Nassim Nicholas Taleb -of Black Swan and Antifragile fame- has made the case, in his usual strong fashion, for applying the Precautionary Principle when it comes to GMOs. His argument is that allowing genetically modified organisms in our eco- and foodsystems carries unknown risks that we have no way of overseeing, and that these risks may cause irreversible damage to the very systems mankind relies on for survival.

Taleb is not popular among GMO producers. Who all insist there is no evidence that their products cause harm. But that is not the point. The Precautionary Principle, if it is to be applied, must turn the burden of proof on its head. The absence of evidence is not evidence of absence. Monsanto et al must prove that their products do no harm. They can not. Which is why they have, and need, huge lobbying, PR and legal departments.

To continue reading: The Science of a Vanishing Planet

Climate Exit, by John Stossel

Somebody has something nice to say about Mike Pompeo…and SLL agrees with it! From John Stossel at theburningplatform.com:

Climate Exit

President Trump’s pick to be the new secretary of state, Mike Pompeo, is not a fan of the Paris climate agreement, the treaty that claims it will slow global warning by reducing the world’s carbon dioxide emissions. Politicians from most of the world’s nations signed the deal, and President Obama said “we may see this as the moment that we finally decided to save our planet.”

That’s dubious.

Trump wisely said he will pull America out of the deal. He called it a “massive redistribution of United States wealth to other countries.”

Unfortunately, Trump often reverses himself.

The climate change lobby has been trying to change Trump’s mind. Al Gore called his stance “reckless and indefensible.” Most of the media agree. So do most of my neighbors in New York.

That’s why it’s good that Pompeo opposes the Paris deal. Such treaties are State Department responsibilities. Pompeo is more likely to hold Trump to his word than his soon-to-be predecessor Rex Tillerson, who liked the agreement.

The Paris accord is a bad deal because even if greenhouse gases really are a huge threat, this treaty wouldn’t do much about them.

I’ll bet Al Gore and most of the media don’t even know what’s in the accord. I didn’t until I researched it for this week’s YouTube video.

Manhattan Institute senior fellow Oren Cass is the rare person who actually read the Paris accord.

Cass tells me it’s “somewhere between a farce and a fraud.” I interviewed him for a video project I am doing with City Journal, a smart policy magazine that often makes the case for smaller government. “You don’t even have to mention greenhouse gases in your commitment if you don’t want to. You send in any piece of paper you want.”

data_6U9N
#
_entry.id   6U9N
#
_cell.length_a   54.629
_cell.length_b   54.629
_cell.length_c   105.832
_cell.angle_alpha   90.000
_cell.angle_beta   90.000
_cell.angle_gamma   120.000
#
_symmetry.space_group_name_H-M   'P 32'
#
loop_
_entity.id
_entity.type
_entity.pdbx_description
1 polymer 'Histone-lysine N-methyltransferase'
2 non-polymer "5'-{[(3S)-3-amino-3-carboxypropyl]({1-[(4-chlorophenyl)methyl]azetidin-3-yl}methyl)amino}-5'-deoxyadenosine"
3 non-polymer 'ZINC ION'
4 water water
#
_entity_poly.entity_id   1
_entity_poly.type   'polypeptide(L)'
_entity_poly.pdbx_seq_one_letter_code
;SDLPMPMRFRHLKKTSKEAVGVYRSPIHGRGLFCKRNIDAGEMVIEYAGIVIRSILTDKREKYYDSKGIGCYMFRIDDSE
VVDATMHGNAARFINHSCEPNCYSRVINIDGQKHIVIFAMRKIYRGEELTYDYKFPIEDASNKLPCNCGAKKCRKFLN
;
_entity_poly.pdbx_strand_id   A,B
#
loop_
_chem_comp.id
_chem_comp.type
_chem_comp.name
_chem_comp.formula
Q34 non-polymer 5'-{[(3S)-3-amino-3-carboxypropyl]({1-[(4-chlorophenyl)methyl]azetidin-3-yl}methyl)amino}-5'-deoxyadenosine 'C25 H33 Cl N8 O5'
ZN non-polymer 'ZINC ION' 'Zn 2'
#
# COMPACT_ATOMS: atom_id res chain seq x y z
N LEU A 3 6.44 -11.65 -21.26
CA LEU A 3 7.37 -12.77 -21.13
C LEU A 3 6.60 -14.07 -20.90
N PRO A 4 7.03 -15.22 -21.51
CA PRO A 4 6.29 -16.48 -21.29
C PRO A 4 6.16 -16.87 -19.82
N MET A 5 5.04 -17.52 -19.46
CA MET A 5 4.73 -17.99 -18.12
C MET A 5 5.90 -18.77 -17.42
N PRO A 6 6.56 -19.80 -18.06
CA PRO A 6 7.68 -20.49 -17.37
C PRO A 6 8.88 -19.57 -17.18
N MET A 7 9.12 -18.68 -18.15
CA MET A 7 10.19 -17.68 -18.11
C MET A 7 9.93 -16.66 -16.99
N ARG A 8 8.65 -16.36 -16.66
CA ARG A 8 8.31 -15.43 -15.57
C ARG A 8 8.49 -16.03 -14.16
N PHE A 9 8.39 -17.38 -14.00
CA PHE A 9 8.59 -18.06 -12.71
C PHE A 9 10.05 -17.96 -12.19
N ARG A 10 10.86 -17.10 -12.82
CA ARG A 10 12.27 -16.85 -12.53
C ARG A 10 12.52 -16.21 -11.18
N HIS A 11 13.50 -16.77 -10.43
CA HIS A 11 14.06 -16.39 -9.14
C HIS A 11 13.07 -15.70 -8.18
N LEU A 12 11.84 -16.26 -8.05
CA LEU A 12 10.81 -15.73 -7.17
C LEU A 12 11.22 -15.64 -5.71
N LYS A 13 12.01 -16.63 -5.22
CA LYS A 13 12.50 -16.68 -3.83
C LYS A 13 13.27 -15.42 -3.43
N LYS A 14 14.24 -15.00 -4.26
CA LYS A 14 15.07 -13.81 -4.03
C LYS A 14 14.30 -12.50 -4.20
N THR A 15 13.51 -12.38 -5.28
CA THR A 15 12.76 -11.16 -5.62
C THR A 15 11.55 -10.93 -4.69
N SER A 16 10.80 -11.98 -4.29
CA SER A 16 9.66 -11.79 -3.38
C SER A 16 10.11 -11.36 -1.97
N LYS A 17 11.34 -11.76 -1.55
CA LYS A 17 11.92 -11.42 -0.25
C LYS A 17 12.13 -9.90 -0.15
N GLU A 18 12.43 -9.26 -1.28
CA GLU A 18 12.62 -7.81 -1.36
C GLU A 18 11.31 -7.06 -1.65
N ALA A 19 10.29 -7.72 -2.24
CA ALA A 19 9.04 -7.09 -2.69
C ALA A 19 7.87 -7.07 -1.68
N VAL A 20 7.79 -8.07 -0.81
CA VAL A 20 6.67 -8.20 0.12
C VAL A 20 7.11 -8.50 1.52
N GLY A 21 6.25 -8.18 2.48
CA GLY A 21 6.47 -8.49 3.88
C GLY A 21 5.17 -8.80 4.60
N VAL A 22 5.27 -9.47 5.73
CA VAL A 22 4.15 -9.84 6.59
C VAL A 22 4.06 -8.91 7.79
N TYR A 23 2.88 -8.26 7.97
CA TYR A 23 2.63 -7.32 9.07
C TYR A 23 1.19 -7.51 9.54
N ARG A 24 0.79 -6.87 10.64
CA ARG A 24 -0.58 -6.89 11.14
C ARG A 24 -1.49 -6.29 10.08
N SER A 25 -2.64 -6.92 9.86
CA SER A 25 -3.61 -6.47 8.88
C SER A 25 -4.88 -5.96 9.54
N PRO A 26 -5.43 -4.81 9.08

The Paris accord was just political theater, he says. “They stapled it together and held it up and said, ‘This is amazing!’”

To continue reading: Climate Exit

The New Atomic Age: Nuclear Fusion And Beyond, by Gary Norman

Economical fusion power may be the energy of the future. From Gary Norman at oilprice.com:

The energy market is undoubtedly in a state of flux. The current power play between the U.S., OPEC and Russia is symptomatic of the changing geopolitical and economic dynamics of the entire market, U.S. tight oil seems set to completely upset the apple cart, and rapid technological advances are putting hitherto unattainable reserves within our reach. These are just a few of the factors that are currently calling to question everything we know about the market, but perhaps the biggest paradigm shift is still on the horizon – the shift from fossil fuels to clean energy.

When we think of clean energy we usually discuss wind, solar, hydro and geothermal. Hydro and geothermal are extremely good sources of reliable energy, but they are of course location specific, meaning you either have access to it or you don’t. Another type of clean energy that has enormous potential is wave, or ocean energy. However, as of writing, this potential is yet to be cost effectively harnessed. Although we are making great strides in this field, we can hardly include it as an energy game changer until we see much more substantial progress.

That leaves us with solar and wind energy. Solar can be split into several types, most notably photovoltaic solar energy and solar hot water. Aside from issues with efficiency, wind and solar share a common problem – availability. We can only generate power when the sun is shining or the wind is blowing, and that means that we cannot rely on them as a primary power source. Efficiency is constantly being improved in both areas, and breakthroughs in energy storage mean that both systems are on their way to usurping the dominance of fossil fuels. That day is still a long way off, so for now at least, it seems fossil fuels are in complete control. But what about atomic power? What happened to the promise of clean, inexpensive and abundant energy that so many households in the 50s were seduced by?

While some may argue that nuclear fission is vastly cleaner than the burning of fossil fuels, incidents like Chernobyl and Fukushima are still very fresh in our minds. Indeed it is Fukushima that led to a dramatic shift in German energy policy which has set them on a path to completely phase out its nuclear reactors by 2022. Germany is certainly not alone in this decision, and with phasing out being the rule rather than the exception, we appearto be at the end of the era of atomic power.

To continue reading: The New Atomic Age: Nuclear Fusion And Beyond